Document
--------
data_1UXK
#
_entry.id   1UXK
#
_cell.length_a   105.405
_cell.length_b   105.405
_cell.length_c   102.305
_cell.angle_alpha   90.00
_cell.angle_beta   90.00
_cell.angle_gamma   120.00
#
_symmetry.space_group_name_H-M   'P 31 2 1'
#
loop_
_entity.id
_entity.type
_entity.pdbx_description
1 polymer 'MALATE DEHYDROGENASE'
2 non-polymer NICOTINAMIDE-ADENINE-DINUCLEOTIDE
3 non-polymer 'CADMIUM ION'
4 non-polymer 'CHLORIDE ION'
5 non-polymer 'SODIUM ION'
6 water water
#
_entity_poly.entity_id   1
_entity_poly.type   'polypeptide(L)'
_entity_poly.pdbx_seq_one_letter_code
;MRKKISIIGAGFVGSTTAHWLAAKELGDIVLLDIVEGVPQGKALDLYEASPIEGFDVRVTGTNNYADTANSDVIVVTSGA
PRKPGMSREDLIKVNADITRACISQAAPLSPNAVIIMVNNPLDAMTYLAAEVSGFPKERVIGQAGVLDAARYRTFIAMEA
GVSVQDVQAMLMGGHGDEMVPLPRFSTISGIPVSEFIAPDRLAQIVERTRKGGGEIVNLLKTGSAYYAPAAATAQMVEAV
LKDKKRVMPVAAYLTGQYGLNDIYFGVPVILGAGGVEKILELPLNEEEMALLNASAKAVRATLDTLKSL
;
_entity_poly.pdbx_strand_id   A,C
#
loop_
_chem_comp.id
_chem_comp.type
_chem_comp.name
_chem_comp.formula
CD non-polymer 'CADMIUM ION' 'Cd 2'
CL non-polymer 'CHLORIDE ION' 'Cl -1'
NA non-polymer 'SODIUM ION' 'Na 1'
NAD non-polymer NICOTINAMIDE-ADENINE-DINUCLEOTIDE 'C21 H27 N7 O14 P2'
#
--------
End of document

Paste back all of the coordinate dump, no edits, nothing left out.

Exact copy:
data_1UXK
#
_entry.id   1UXK
#
_cell.length_a   105.405
_cell.length_b   105.405
_cell.length_c   102.305
_cell.angle_alpha   90.00
_cell.angle_beta   90.00
_cell.angle_gamma   120.00
#
_symmetry.space_group_name_H-M   'P 31 2 1'
#
loop_
_entity.id
_entity.type
_entity.pdbx_description
1 polymer 'MALATE DEHYDROGENASE'
2 non-polymer NICOTINAMIDE-ADENINE-DINUCLEOTIDE
3 non-polymer 'CADMIUM ION'
4 non-polymer 'CHLORIDE ION'
5 non-polymer 'SODIUM ION'
6 water water
#
_entity_poly.entity_id   1
_entity_poly.type   'polypeptide(L)'
_entity_poly.pdbx_seq_one_letter_code
;MRKKISIIGAGFVGSTTAHWLAAKELGDIVLLDIVEGVPQGKALDLYEASPIEGFDVRVTGTNNYADTANSDVIVVTSGA
PRKPGMSREDLIKVNADITRACISQAAPLSPNAVIIMVNNPLDAMTYLAAEVSGFPKERVIGQAGVLDAARYRTFIAMEA
GVSVQDVQAMLMGGHGDEMVPLPRFSTISGIPVSEFIAPDRLAQIVERTRKGGGEIVNLLKTGSAYYAPAAATAQMVEAV
LKDKKRVMPVAAYLTGQYGLNDIYFGVPVILGAGGVEKILELPLNEEEMALLNASAKAVRATLDTLKSL
;
_entity_poly.pdbx_strand_id   A,C
#
loop_
_chem_comp.id
_chem_comp.type
_chem_comp.name
_chem_comp.formula
CD non-polymer 'CADMIUM ION' 'Cd 2'
CL non-polymer 'CHLORIDE ION' 'Cl -1'
NA non-polymer 'SODIUM ION' 'Na 1'
NAD non-polymer NICOTINAMIDE-ADENINE-DINUCLEOTIDE 'C21 H27 N7 O14 P2'
#